"What is the expectation of embryonic death for rhythm method users? Our first assumption was that only half of the embryos are viable. I take it that this value holds for populations using no contraception and not distinguishing between HF and non-HF periods (or using contraceptive techniques that do not distinguish between HF and non-HF periods)."
Assuming the claim that about 50% of all embryos are viable, this much makes sense.
"What is not known is what proportion of embryos are conceived during the HF period as opposed to outside the HF period. Since it is reasonable to assume that only a minority of embryos are conceived outside the HF period, let us make a broad estimate that between 1/10 and 1/3 are so conceived."
Technically speaking, conception can only take place when both an ovum and a sperm are present. It cannot take place prior to ovulation. What he means by this sloppy shorthand is that either sperm deposited during the pre-HF period (possibly as old as 5 days) may fertilize an ovum or a sperm could fertilize and "old" ovum during the post-HF period.
"Then, by our third assumption—that is, that the chance of the viability is twice as high for an embryo conceived during the HF period as for an embryo conceived outside of the HF period, we can calculate that the chance of viability outside the HF period ranges roughly from one in four to one in three."
"[Footnote i.] By the probability calculus, the probability of viability (p) equals the conditional probability of viability given that the conception occurred outside the HF period (q) times the probability that the conception occurred outside the HF period (r) plus the conditional probability of viability given that the conception occurred during the HF period (2q) times the probability that the conception occurred during the HF period (1-r). Hence, p = qr + 2q(1-r). We set p = 1/2 by assumption one and let r ∈ [1/10, 1/3]. Hence q ∈ [10/38, 3/10] ≈ [1/4, 1/3].
Now we must ask if Bovens third assumption, about HF and fringe conceptions having different embryo survival rates, is right. According to this article ("Timing of conception and the risk of spontaneous abortion among pregnancies occurring during the use of natural family planning", AM J OBSTET GYNECOL 1995; 172:1567-72.) in the American Journal of Obstetric Gynecology, it may not be. (Fedora Tip: UnSpace) According to MedlinePlus, "It is estimated that up to 50% of all fertilized eggs die and are lost (aborted) spontaneously, usually before the woman knows she is pregnant. Among known pregnancies, the rate of spontaneous abortion is approximately 10% and usually occurs between the 7th and 12th weeks of pregnancy." So this study does not directly address Bovens’ claims. However, Bovens cites no research whatsoever.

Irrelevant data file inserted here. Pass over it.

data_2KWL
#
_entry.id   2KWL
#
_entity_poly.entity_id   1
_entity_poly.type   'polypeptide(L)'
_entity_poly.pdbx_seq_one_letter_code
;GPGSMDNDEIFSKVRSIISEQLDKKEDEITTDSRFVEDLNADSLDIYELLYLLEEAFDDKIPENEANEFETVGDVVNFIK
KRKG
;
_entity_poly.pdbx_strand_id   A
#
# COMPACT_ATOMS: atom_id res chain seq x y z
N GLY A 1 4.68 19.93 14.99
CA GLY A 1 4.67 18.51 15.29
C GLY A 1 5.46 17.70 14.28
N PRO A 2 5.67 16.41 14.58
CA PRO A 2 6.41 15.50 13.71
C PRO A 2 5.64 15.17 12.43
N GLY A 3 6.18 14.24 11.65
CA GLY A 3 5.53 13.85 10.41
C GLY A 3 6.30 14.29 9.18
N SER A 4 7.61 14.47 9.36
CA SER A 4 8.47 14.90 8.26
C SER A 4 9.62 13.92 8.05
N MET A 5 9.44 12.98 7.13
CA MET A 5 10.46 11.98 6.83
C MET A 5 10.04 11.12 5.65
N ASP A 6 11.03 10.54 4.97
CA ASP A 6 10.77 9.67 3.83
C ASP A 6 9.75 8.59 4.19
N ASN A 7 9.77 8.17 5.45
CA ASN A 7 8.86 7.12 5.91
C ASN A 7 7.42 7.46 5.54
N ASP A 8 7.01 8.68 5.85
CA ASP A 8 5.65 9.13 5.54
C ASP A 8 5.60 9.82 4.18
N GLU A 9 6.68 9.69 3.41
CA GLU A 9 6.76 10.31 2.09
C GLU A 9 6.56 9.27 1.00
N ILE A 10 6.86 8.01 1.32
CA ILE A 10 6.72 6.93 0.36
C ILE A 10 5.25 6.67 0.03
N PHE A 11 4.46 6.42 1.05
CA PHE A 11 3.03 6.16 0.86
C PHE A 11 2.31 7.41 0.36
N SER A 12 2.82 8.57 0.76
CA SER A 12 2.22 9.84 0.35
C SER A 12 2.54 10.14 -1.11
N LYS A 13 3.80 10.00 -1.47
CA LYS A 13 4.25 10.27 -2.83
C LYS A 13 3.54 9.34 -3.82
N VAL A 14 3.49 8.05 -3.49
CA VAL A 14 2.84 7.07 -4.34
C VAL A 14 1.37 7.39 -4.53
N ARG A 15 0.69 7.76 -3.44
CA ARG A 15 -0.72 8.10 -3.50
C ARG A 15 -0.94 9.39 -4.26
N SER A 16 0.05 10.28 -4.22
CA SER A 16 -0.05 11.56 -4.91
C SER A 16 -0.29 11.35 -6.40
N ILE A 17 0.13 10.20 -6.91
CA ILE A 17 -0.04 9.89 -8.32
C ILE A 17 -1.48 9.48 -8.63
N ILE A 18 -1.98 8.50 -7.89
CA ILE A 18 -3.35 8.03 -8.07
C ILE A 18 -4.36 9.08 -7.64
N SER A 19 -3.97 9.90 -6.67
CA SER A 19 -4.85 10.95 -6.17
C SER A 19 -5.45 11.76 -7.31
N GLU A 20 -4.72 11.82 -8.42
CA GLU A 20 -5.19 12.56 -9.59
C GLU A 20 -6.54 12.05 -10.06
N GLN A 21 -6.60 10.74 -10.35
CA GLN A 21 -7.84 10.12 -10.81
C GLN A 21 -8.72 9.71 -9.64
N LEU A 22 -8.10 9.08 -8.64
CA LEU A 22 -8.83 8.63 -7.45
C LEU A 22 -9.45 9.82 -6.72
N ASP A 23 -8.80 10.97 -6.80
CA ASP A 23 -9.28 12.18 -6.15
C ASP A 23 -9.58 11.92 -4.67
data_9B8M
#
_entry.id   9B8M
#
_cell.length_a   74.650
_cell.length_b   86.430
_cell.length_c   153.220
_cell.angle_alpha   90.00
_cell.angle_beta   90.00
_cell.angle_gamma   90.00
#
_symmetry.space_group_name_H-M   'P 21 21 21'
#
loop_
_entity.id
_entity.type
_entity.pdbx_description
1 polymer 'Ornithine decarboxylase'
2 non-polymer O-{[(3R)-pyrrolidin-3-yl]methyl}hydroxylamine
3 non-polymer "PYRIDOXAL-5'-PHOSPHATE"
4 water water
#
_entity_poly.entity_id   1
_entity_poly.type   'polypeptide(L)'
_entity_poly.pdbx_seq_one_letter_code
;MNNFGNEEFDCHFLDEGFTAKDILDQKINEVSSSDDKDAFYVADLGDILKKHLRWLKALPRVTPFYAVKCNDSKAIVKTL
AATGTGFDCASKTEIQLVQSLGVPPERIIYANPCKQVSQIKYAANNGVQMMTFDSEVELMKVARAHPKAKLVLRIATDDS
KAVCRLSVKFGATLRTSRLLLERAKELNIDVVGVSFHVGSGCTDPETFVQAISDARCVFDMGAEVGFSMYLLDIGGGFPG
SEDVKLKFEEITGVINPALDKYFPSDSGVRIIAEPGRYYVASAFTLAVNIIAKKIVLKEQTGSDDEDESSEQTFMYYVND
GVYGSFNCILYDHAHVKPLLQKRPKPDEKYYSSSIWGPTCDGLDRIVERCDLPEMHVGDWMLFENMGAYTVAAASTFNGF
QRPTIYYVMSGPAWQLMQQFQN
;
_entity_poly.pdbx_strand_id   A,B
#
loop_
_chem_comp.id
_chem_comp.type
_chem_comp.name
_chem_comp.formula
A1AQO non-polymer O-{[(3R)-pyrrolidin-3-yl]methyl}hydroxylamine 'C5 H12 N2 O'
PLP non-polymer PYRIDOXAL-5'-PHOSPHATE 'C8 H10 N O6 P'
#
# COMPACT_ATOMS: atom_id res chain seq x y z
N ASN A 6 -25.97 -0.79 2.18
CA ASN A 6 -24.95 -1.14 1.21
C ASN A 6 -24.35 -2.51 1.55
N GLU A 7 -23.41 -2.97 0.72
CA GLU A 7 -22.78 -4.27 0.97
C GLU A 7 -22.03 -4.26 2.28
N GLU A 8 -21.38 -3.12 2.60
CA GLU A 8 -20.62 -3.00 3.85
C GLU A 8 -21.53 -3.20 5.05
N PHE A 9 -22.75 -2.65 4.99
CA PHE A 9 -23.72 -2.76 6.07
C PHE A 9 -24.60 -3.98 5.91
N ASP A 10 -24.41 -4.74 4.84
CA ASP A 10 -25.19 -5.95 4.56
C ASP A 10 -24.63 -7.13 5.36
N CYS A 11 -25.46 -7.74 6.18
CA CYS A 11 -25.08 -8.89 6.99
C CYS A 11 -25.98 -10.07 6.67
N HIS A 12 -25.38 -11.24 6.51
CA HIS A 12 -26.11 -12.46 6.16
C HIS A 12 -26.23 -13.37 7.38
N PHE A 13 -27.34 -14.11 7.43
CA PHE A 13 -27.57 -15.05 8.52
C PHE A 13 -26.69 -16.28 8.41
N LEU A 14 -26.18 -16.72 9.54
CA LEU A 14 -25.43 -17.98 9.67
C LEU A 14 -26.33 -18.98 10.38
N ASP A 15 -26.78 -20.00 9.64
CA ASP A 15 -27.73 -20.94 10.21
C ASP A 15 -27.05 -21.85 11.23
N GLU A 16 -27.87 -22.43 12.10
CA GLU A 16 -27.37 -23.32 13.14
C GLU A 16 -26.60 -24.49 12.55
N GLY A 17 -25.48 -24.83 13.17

The study found that "the spontaneous abortion rate was similar for 361 optimally timed conceptions (9.1%) and 507 non-optimally timed conceptions (10.9%)" and concluded, "These differences were not statistically significant (relative risk l.19, 95% confidence interval 0.79 to 1.80)." Thus until evidence supports the hypothesis that there is a statistically signficant difference, we can treat the relative risk as being effectively 1.0. However, women with a history of preganacy loss were more than twice as likely to miscarry when then conceived at non-optimal times, i.e. at the fringes of their fertile periods. Thankfully, as I have already mentioned, this unfortunate occurrence can be reduced in likelihood by modifying NFP’s rules. According to the study, if conception was optimally timed, women prone to spontanteous abortions had them about as often as women without such a history. It is reasonable to hypothesize that if intercourse timing does not, for most women, affect the rate that known pregnancies spontaneously abort, then it does not affect the rate of "silent" spontaneous abortions. This is called a testable hypothesis, Mr. Bovens, and it is the cornerstone of the scientific method. If anyone can point to research relating intercourse timing and pre-implantation embryo death, I’d much abliged.
The next section of Bovens’ article explains the mathematical consequences of Bovens’ assumptions. Since the most important assumption, that NFP leads to more spontaneous abortions than other methods of birth control (or even randomly-timed intercourse), has no support, I’ll skip that part. I will, however, point out that Bovens misrepresented some statements by Randy Alcorn.